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Netflix Oscar-Contender ‘I Lost My Body’ Takes Top Honors at Animation Is Film 2019

Bill Desowitz

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Animation

Netflix’s “I Lost My Body,” the existential adventure about a severed hand, won the Grand Prize award at the third annual Animation Is Film Festival, held last weekend at the TCL Chinese 6 Theater in Hollywood. The Cannes Nespresso Grand Prize winner from French director Jérémy Clapin beat out GKids’ “Weathering With You,” the popular Japanese climate-change romance from “Your Name” director Makoto Shinkai, which shared the Audience award with “The Swallows of Kabul” (from French directors Zabou Breitman and Elea Gobbe-Mevellec) about love and horror during Taliban occupation.

In addition, Romanian director Anca Damian’s hear-tugger “Marona’s Fantastic Tale” (GKids) earned the special jury prize for visual impact, exploring the memories of a mixed-breed Labrador with its various owners in a daring assortment of animated techniques.

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The AIF win for “I Lost My Body,” the adult-themed, boldly graphic mystery about overcoming pain and suffering, means that the streamer’s release now has a leg up in the Oscar Best Animated Feature race (with a qualifying theatrical run November 15). Dev Patel, Alia Shawkat, and George Wendt lead the English-language cast, in which the hand fends off pigeons and rats to reunite with pizza boy Naoufel (Patel), who has fallen in love with librarian Gabrielle (Shawkat).

“The jury salutes ‘I Lost My Body’ for its surprising and original use of animation as a means to tell an unconventional mystery, one in which the main character is a severed hand that experiences a wide range of emotions and adventures without the use of words,” said jury chair and Variety chief film critic Peter Debruge. “French director Jérémy Clapin’s unique feature uses visual storytelling in inventive ways, presenting the world from an unexpected perspective while teaching audiences how to interpret this innovative vocabulary as it unfolds.”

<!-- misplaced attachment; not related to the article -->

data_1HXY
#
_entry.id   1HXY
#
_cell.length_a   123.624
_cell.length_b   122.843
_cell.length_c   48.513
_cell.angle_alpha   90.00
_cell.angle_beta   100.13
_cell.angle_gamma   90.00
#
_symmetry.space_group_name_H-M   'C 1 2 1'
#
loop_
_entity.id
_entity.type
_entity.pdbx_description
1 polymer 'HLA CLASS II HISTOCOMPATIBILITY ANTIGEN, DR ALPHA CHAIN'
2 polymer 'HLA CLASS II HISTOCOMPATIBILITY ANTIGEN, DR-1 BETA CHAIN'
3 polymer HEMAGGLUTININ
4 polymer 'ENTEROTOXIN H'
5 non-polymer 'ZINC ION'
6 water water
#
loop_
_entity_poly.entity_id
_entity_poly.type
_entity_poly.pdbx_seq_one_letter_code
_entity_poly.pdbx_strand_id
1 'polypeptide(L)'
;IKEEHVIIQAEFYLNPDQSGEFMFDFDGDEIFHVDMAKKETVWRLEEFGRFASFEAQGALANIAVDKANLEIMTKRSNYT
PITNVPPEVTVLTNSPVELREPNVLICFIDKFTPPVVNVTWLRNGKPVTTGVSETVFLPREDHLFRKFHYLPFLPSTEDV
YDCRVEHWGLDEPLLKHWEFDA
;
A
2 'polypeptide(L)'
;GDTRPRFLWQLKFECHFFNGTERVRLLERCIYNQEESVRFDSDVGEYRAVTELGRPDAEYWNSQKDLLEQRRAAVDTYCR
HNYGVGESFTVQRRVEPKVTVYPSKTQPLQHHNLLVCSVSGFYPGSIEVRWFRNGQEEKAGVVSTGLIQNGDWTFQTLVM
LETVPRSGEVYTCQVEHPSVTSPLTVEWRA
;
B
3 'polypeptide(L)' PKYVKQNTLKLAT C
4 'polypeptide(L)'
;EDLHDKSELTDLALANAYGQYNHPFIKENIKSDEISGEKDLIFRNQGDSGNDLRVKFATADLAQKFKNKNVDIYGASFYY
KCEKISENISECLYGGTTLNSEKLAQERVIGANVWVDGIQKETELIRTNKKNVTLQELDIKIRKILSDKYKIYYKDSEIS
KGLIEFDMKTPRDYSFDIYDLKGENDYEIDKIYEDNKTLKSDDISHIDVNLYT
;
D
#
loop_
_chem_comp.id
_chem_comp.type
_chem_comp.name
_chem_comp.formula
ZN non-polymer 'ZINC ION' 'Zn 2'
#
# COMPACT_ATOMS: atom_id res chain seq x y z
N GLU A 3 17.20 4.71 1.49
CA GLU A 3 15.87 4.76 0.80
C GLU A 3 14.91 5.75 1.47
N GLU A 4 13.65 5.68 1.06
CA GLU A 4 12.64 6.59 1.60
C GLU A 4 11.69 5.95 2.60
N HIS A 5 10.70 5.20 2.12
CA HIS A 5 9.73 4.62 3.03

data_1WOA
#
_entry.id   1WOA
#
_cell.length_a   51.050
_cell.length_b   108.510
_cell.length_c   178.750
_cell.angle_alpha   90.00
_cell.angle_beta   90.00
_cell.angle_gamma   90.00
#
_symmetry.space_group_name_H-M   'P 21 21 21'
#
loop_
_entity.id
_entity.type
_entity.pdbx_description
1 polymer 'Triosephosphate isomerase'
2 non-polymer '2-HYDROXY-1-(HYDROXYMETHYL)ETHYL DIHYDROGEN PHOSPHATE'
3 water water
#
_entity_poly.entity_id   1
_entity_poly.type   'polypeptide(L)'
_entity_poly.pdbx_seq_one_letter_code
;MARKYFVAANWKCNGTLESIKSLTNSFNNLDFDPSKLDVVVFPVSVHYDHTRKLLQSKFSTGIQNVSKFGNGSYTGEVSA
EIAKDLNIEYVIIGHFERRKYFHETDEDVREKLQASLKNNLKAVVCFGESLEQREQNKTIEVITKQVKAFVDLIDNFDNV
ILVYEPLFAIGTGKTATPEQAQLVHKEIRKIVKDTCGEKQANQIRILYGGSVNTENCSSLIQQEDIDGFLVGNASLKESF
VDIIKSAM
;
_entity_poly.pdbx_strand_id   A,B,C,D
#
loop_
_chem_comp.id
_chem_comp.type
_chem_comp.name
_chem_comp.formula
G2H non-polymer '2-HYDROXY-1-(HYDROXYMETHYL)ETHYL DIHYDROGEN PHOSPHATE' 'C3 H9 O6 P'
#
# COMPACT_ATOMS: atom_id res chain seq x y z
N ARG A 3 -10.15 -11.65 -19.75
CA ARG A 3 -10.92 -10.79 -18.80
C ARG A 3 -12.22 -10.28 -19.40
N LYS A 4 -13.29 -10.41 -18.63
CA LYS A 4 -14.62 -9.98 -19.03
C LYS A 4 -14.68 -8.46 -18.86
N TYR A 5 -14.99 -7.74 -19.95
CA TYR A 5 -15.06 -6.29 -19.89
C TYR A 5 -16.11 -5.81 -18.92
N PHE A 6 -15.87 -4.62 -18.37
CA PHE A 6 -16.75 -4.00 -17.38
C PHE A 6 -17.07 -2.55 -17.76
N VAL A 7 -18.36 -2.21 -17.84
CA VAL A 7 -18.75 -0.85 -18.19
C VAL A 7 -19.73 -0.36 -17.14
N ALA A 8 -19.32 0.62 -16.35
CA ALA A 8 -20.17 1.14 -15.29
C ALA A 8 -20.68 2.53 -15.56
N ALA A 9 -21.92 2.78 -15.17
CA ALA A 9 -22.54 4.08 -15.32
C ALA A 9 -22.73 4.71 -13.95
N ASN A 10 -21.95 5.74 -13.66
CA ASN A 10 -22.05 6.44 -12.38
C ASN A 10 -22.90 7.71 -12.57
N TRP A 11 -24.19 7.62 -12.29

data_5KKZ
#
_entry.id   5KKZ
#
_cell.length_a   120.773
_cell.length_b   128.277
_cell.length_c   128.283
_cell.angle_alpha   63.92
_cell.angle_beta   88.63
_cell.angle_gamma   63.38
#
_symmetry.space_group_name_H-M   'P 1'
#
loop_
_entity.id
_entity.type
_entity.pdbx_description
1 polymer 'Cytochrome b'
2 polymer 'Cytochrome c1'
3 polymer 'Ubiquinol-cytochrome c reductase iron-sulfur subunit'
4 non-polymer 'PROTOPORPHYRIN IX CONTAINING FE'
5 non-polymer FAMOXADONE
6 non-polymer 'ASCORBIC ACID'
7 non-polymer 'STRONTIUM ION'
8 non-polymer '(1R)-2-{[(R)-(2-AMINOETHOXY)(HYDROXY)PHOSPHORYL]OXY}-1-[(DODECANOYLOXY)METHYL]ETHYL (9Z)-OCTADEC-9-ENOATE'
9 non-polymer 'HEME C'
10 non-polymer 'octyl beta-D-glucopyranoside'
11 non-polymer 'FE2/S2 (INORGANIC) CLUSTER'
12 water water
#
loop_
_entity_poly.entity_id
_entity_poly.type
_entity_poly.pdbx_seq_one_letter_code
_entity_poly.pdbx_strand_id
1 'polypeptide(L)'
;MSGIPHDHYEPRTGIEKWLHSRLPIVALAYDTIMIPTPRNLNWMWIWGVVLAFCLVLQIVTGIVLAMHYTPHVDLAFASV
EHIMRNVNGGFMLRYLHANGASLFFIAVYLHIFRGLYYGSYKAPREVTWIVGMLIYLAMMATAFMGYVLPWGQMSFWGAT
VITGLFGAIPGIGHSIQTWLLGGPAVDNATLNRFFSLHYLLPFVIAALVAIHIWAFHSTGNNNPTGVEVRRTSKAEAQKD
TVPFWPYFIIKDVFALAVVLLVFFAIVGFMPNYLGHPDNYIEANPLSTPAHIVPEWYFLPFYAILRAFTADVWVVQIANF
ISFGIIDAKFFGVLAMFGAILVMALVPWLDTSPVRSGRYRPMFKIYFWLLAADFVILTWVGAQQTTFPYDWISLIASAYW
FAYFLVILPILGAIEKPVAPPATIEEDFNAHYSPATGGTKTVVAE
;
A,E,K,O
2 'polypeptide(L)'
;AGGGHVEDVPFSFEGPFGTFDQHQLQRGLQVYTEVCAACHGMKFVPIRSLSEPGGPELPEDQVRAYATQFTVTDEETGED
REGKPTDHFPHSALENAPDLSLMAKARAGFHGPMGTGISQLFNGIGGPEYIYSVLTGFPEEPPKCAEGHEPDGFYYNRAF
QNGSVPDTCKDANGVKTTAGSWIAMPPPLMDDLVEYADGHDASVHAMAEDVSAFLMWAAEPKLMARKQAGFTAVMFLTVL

Other films in competition included: “Bombay Rose” (India/UK/France/Qatar), a hand-drawn celebration of memory, art, music and color; another Japanese water adventure, “Children of the Sea,” the latest from Studio 4°C, about a haunting whale song that serves as the catalyst of a cosmic event; “No. 7 Cherry Lane” (Hong Kong SAR China), which concerns a series of magical moments at the movies in 1967 Hong Kong; “Ride Your Wave” (Japan), about love and tragedy in a small seaside town between a surf-loving college student and a firefighter; “SHe” (China), a dystopian world populated by the ruling black male shoes and the oppressed female red high-heels with spindly vines; and “White Snake” (GKids, China), a fantastical adventure about trickster demons, deadly mythical beasts, and the promise of eternal love.

The jury also included IndieWire editor-at-large Anne Thompson, Allison Abbate (EVP, Warner Animation Group), Justin Chang (Los Angeles Times film critic), Melissa Cobb (VP, Kids and Family, Netflix), Carolyn Giardina (Editor, The Hollywood Reporter), Jorge R. Gutierrez (director, “The Book of Life,” “Son of Jaguar”), Jennifer Yuh Nelson (director, “Kung Fu Panda” sequels, “Darkest Minds”), Charles Solomon (critic and animation historian), Mabel Tam (VP and head film buyer, Landmark Theaters).

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